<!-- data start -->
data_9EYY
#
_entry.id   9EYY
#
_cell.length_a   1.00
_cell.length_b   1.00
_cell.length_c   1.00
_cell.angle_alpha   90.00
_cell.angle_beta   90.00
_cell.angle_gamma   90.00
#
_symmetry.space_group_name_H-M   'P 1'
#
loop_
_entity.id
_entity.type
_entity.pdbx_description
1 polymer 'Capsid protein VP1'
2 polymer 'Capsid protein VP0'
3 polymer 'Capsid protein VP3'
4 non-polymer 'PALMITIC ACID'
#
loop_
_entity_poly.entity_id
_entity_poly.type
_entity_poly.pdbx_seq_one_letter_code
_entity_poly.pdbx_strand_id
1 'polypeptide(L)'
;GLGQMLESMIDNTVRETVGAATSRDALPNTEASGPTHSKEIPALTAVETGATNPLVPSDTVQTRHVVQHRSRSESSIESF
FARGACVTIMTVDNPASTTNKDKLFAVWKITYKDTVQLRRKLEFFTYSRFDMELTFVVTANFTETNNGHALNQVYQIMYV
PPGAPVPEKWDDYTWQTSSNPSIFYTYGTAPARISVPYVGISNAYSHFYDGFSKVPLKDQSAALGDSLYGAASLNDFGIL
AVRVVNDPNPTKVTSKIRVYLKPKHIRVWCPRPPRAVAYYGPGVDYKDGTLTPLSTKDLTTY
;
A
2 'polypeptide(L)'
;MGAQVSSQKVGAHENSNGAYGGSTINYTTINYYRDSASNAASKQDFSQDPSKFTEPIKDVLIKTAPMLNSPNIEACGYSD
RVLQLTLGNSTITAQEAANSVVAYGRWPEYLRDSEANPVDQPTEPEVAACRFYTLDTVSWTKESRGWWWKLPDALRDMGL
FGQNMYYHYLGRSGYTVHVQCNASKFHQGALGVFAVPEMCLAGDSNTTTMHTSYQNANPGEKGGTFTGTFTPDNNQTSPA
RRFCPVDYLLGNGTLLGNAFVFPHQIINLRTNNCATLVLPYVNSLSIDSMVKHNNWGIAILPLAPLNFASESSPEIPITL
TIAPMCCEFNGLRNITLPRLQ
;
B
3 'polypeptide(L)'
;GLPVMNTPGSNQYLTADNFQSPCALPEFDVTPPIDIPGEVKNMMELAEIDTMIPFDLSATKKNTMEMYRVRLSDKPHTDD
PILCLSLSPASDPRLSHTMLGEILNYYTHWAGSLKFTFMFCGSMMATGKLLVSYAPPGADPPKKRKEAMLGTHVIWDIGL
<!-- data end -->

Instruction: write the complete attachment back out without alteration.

data_9EYY
#
_entry.id   9EYY
#
_cell.length_a   1.00
_cell.length_b   1.00
_cell.length_c   1.00
_cell.angle_alpha   90.00
_cell.angle_beta   90.00
_cell.angle_gamma   90.00
#
_symmetry.space_group_name_H-M   'P 1'
#
loop_
_entity.id
_entity.type
_entity.pdbx_description
1 polymer 'Capsid protein VP1'
2 polymer 'Capsid protein VP0'
3 polymer 'Capsid protein VP3'
4 non-polymer 'PALMITIC ACID'
#
loop_
_entity_poly.entity_id
_entity_poly.type
_entity_poly.pdbx_seq_one_letter_code
_entity_poly.pdbx_strand_id
1 'polypeptide(L)'
;GLGQMLESMIDNTVRETVGAATSRDALPNTEASGPTHSKEIPALTAVETGATNPLVPSDTVQTRHVVQHRSRSESSIESF
FARGACVTIMTVDNPASTTNKDKLFAVWKITYKDTVQLRRKLEFFTYSRFDMELTFVVTANFTETNNGHALNQVYQIMYV
PPGAPVPEKWDDYTWQTSSNPSIFYTYGTAPARISVPYVGISNAYSHFYDGFSKVPLKDQSAALGDSLYGAASLNDFGIL
AVRVVNDPNPTKVTSKIRVYLKPKHIRVWCPRPPRAVAYYGPGVDYKDGTLTPLSTKDLTTY
;
A
2 'polypeptide(L)'
;MGAQVSSQKVGAHENSNGAYGGSTINYTTINYYRDSASNAASKQDFSQDPSKFTEPIKDVLIKTAPMLNSPNIEACGYSD
RVLQLTLGNSTITAQEAANSVVAYGRWPEYLRDSEANPVDQPTEPEVAACRFYTLDTVSWTKESRGWWWKLPDALRDMGL
FGQNMYYHYLGRSGYTVHVQCNASKFHQGALGVFAVPEMCLAGDSNTTTMHTSYQNANPGEKGGTFTGTFTPDNNQTSPA
RRFCPVDYLLGNGTLLGNAFVFPHQIINLRTNNCATLVLPYVNSLSIDSMVKHNNWGIAILPLAPLNFASESSPEIPITL
TIAPMCCEFNGLRNITLPRLQ
;
B
3 'polypeptide(L)'
;GLPVMNTPGSNQYLTADNFQSPCALPEFDVTPPIDIPGEVKNMMELAEIDTMIPFDLSATKKNTMEMYRVRLSDKPHTDD
PILCLSLSPASDPRLSHTMLGEILNYYTHWAGSLKFTFMFCGSMMATGKLLVSYAPPGADPPKKRKEAMLGTHVIWDIGL